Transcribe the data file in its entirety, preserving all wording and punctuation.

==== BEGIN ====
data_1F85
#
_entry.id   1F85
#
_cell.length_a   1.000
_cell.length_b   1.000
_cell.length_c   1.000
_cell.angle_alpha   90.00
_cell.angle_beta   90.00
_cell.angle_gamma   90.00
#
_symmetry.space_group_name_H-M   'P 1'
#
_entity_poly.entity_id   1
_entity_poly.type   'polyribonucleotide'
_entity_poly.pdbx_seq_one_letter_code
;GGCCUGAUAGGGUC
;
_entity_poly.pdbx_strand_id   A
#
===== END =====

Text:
data_1F85
#
_entry.id   1F85
#
_cell.length_a   1.000
_cell.length_b   1.000
_cell.length_c   1.000
_cell.angle_alpha   90.00
_cell.angle_beta   90.00
_cell.angle_gamma   90.00
#
_symmetry.space_group_name_H-M   'P 1'
#
_entity_poly.entity_id   1
_entity_poly.type   'polyribonucleotide'
_entity_poly.pdbx_seq_one_letter_code
;GGCCUGAUAGGGUC
;
_entity_poly.pdbx_strand_id   A
#